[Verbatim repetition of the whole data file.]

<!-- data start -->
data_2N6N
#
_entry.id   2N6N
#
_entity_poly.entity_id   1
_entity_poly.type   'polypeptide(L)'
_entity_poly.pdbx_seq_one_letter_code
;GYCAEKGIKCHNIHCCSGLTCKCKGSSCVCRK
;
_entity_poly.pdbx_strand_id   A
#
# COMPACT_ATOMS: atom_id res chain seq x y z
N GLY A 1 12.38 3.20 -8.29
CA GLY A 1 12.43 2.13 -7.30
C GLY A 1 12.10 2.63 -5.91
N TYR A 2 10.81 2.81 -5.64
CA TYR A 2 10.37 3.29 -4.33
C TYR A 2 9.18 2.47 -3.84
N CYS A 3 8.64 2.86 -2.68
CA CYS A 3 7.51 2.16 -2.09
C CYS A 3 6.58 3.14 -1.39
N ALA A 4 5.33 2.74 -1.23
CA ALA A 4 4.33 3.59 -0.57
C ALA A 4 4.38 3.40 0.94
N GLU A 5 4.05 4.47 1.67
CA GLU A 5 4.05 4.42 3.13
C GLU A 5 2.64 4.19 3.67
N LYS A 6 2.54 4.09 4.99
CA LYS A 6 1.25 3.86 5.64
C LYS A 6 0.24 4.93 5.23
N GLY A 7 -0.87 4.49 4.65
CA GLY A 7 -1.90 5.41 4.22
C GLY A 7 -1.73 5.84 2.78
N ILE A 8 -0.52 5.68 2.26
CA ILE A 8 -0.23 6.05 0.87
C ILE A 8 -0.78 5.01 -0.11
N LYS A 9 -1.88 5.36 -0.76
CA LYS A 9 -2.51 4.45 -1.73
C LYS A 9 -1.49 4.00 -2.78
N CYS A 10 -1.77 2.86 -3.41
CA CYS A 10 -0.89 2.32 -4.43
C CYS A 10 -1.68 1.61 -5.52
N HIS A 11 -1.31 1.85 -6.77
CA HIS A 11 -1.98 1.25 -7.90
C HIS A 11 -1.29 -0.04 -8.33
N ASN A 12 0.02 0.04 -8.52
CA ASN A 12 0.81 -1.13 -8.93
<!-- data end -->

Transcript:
data_2N6N
#
_entry.id   2N6N
#
_entity_poly.entity_id   1
_entity_poly.type   'polypeptide(L)'
_entity_poly.pdbx_seq_one_letter_code
;GYCAEKGIKCHNIHCCSGLTCKCKGSSCVCRK
;
_entity_poly.pdbx_strand_id   A
#
# COMPACT_ATOMS: atom_id res chain seq x y z
N GLY A 1 12.38 3.20 -8.29
CA GLY A 1 12.43 2.13 -7.30
C GLY A 1 12.10 2.63 -5.91
N TYR A 2 10.81 2.81 -5.64
CA TYR A 2 10.37 3.29 -4.33
C TYR A 2 9.18 2.47 -3.84
N CYS A 3 8.64 2.86 -2.68
CA CYS A 3 7.51 2.16 -2.09
C CYS A 3 6.58 3.14 -1.39
N ALA A 4 5.33 2.74 -1.23
CA ALA A 4 4.33 3.59 -0.57
C ALA A 4 4.38 3.40 0.94
N GLU A 5 4.05 4.47 1.67
CA GLU A 5 4.05 4.42 3.13
C GLU A 5 2.64 4.19 3.67
N LYS A 6 2.54 4.09 4.99
CA LYS A 6 1.25 3.86 5.64
C LYS A 6 0.24 4.93 5.23
N GLY A 7 -0.87 4.49 4.65
CA GLY A 7 -1.90 5.41 4.22
C GLY A 7 -1.73 5.84 2.78
N ILE A 8 -0.52 5.68 2.26
CA ILE A 8 -0.23 6.05 0.87
C ILE A 8 -0.78 5.01 -0.11
N LYS A 9 -1.88 5.36 -0.76
CA LYS A 9 -2.51 4.45 -1.73
C LYS A 9 -1.49 4.00 -2.78
N CYS A 10 -1.77 2.86 -3.41
CA CYS A 10 -0.89 2.32 -4.43
C CYS A 10 -1.68 1.61 -5.52
N HIS A 11 -1.31 1.85 -6.77
CA HIS A 11 -1.98 1.25 -7.90
C HIS A 11 -1.29 -0.04 -8.33
N ASN A 12 0.02 0.04 -8.52
CA ASN A 12 0.81 -1.13 -8.93